She couldn’t keep her hand still.
Lori Rose held it away from her, almost marveling at how it was trembling, thinking of what to say into the microphone she held in her other hand.
“I’m totally shaken,” she said with a smile on her face. “I’m taken aback, shaking.”
This was supposed to be a normal Monday night, one in which Rose would teach her popular Zumba class at the downtown YMCA.
Instead, seconds after she ran onto the gymnasium floor she was greeted by some of her closest friends bursting through a side door, completely and utterly without warning.
One of them was toting a plaque with her name etched on it.
Every year during October, which is Domestic Violence Awareness Month, the YWCA Northeast Indiana recognizes those who excel in the organization’s mission of eliminating racism, empowering women and promoting peace, justice, freedom and dignity for all.
This year, the organization honored Rose with the Hope Award for Domestic Violence Prevention and Intervention.
And those involved wanted it to be a surprise.
“I’m completely shocked,” Rose said.
Rose’s work in an event called One Billion Rising helped raise $2,000 for local agencies that work to end domestic violence.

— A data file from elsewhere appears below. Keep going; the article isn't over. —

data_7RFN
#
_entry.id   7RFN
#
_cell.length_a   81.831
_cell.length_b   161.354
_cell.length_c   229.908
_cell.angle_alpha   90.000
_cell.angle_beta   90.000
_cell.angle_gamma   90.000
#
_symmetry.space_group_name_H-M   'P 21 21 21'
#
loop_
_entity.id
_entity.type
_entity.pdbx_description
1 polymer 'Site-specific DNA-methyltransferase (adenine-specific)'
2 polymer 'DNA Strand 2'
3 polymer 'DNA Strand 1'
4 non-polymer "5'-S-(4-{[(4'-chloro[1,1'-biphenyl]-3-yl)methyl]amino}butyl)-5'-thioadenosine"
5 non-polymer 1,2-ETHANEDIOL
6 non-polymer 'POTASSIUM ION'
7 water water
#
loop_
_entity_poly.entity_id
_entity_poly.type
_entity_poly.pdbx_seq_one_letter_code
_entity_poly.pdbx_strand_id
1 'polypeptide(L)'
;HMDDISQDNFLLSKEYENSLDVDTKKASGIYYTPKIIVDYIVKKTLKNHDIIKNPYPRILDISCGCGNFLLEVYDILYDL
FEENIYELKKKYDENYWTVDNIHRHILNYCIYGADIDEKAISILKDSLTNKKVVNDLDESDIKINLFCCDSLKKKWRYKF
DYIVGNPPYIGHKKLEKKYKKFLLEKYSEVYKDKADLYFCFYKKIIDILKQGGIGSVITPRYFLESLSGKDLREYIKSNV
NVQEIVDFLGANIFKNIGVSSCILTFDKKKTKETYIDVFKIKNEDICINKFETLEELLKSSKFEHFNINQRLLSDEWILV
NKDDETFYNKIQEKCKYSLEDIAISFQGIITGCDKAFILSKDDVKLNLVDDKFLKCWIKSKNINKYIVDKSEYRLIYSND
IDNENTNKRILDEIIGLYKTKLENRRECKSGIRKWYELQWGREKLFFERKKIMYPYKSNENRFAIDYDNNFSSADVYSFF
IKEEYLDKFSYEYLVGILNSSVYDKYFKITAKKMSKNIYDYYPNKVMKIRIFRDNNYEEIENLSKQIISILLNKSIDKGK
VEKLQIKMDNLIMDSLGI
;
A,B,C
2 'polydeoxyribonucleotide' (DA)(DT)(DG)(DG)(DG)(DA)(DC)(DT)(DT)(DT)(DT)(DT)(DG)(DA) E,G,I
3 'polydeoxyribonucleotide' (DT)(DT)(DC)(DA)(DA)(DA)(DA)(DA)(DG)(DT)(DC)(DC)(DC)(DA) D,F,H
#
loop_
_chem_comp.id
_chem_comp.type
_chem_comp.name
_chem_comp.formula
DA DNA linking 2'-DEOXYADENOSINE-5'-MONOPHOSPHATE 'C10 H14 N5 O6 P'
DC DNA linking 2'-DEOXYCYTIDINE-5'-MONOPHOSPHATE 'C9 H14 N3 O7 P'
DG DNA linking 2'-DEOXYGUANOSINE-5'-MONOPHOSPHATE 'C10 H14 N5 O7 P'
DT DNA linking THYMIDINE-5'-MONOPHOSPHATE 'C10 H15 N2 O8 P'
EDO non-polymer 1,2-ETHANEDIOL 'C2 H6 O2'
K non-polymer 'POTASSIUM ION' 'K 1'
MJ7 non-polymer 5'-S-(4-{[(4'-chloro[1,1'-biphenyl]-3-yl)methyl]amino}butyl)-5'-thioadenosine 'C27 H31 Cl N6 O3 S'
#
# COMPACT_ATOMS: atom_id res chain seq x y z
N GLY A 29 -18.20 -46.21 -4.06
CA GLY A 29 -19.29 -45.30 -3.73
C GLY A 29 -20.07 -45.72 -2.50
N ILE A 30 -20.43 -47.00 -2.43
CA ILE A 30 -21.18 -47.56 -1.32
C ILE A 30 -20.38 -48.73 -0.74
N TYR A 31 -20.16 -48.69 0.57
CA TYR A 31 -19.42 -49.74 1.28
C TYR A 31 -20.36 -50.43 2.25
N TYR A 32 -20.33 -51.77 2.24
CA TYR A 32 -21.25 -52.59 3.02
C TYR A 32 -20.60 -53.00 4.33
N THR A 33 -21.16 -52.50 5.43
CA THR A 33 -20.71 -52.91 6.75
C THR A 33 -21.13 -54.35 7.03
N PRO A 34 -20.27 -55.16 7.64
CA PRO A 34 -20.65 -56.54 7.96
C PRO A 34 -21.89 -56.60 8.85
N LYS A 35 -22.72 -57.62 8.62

The event was part of a global movement to raise awareness of victims of violence, something that Rose found through Google one day while surfing the Internet.
She then organized for more than 500 people to perform dance numbers at Parkview Field this past Valentine’s Day. She hopes to hold the event again next year.
“It seemed like it was speaking to me,” said Rose when she discovered the One Billion Rising movement. “When I read that one in three women and girls are victims of violence, it just hit me to my core.”
She also has been part of a “Dance Empowerment Crew” that has participated in local charitable events such as “Let Her Sing,” “Walk a Mile in Her Shoes” and the YWCA’s “Flowers on the River.”
But she did much of it flying under the radar, according to one of her friends.
“Lori doesn’t do any of this for the spotlight or an award,” said Maureene Riethmiller, the development coordinator at the Fort Wayne Center of Nonviolence, who helped present the award. “She has touched so many lives.”
After the award presentation, Rose continued to thank everyone there.
And then the music hit, and soon enough she was leading the group in a series of dance moves.
Just like a normal Monday night.